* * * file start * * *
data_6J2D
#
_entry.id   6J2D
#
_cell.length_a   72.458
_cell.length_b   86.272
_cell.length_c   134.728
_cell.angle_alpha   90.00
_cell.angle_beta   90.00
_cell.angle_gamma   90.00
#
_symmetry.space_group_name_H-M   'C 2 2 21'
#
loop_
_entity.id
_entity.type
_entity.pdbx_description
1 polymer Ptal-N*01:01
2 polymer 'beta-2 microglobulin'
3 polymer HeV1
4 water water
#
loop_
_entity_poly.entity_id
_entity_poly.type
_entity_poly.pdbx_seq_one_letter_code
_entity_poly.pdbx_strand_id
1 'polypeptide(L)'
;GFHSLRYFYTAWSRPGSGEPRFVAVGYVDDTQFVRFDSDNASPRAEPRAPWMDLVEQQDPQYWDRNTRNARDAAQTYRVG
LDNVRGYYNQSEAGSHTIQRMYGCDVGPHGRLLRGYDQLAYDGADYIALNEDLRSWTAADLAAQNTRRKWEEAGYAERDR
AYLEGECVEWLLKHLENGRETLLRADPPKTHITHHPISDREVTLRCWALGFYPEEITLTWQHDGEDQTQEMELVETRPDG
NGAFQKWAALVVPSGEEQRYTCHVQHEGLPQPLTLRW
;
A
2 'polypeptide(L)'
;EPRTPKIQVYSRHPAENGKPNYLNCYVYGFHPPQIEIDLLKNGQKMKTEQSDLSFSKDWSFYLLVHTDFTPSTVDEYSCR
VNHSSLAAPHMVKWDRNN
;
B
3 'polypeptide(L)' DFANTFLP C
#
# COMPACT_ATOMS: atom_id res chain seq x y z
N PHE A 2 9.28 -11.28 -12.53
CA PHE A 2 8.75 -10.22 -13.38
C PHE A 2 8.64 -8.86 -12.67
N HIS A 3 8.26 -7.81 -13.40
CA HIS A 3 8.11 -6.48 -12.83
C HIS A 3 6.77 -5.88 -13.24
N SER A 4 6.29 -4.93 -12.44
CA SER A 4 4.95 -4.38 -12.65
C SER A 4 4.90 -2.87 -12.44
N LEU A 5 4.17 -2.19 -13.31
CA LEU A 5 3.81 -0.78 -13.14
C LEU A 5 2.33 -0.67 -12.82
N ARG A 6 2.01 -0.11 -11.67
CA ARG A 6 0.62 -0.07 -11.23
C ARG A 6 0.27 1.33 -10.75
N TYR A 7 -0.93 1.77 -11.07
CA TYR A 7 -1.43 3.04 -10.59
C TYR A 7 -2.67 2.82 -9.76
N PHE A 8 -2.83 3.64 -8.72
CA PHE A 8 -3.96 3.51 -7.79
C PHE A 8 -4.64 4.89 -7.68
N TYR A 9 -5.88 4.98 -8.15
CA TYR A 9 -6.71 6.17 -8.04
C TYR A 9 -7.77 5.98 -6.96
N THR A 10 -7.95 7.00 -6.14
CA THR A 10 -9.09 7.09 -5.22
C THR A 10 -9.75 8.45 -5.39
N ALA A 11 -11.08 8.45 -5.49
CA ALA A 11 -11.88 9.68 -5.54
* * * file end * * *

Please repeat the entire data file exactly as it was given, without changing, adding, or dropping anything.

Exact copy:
data_6J2D
#
_entry.id   6J2D
#
_cell.length_a   72.458
_cell.length_b   86.272
_cell.length_c   134.728
_cell.angle_alpha   90.00
_cell.angle_beta   90.00
_cell.angle_gamma   90.00
#
_symmetry.space_group_name_H-M   'C 2 2 21'
#
loop_
_entity.id
_entity.type
_entity.pdbx_description
1 polymer Ptal-N*01:01
2 polymer 'beta-2 microglobulin'
3 polymer HeV1
4 water water
#
loop_
_entity_poly.entity_id
_entity_poly.type
_entity_poly.pdbx_seq_one_letter_code
_entity_poly.pdbx_strand_id
1 'polypeptide(L)'
;GFHSLRYFYTAWSRPGSGEPRFVAVGYVDDTQFVRFDSDNASPRAEPRAPWMDLVEQQDPQYWDRNTRNARDAAQTYRVG
LDNVRGYYNQSEAGSHTIQRMYGCDVGPHGRLLRGYDQLAYDGADYIALNEDLRSWTAADLAAQNTRRKWEEAGYAERDR
AYLEGECVEWLLKHLENGRETLLRADPPKTHITHHPISDREVTLRCWALGFYPEEITLTWQHDGEDQTQEMELVETRPDG
NGAFQKWAALVVPSGEEQRYTCHVQHEGLPQPLTLRW
;
A
2 'polypeptide(L)'
;EPRTPKIQVYSRHPAENGKPNYLNCYVYGFHPPQIEIDLLKNGQKMKTEQSDLSFSKDWSFYLLVHTDFTPSTVDEYSCR
VNHSSLAAPHMVKWDRNN
;
B
3 'polypeptide(L)' DFANTFLP C
#
# COMPACT_ATOMS: atom_id res chain seq x y z
N PHE A 2 9.28 -11.28 -12.53
CA PHE A 2 8.75 -10.22 -13.38
C PHE A 2 8.64 -8.86 -12.67
N HIS A 3 8.26 -7.81 -13.40
CA HIS A 3 8.11 -6.48 -12.83
C HIS A 3 6.77 -5.88 -13.24
N SER A 4 6.29 -4.93 -12.44
CA SER A 4 4.95 -4.38 -12.65
C SER A 4 4.90 -2.87 -12.44
N LEU A 5 4.17 -2.19 -13.31
CA LEU A 5 3.81 -0.78 -13.14
C LEU A 5 2.33 -0.67 -12.82
N ARG A 6 2.01 -0.11 -11.67
CA ARG A 6 0.62 -0.07 -11.23
C ARG A 6 0.27 1.33 -10.75
N TYR A 7 -0.93 1.77 -11.07
CA TYR A 7 -1.43 3.04 -10.59
C TYR A 7 -2.67 2.82 -9.76
N PHE A 8 -2.83 3.64 -8.72
CA PHE A 8 -3.96 3.51 -7.79
C PHE A 8 -4.64 4.89 -7.68
N TYR A 9 -5.88 4.98 -8.15
CA TYR A 9 -6.71 6.17 -8.04
C TYR A 9 -7.77 5.98 -6.96
N THR A 10 -7.95 7.00 -6.14
CA THR A 10 -9.09 7.09 -5.22
C THR A 10 -9.75 8.45 -5.39
N ALA A 11 -11.08 8.45 -5.49
CA ALA A 11 -11.88 9.68 -5.54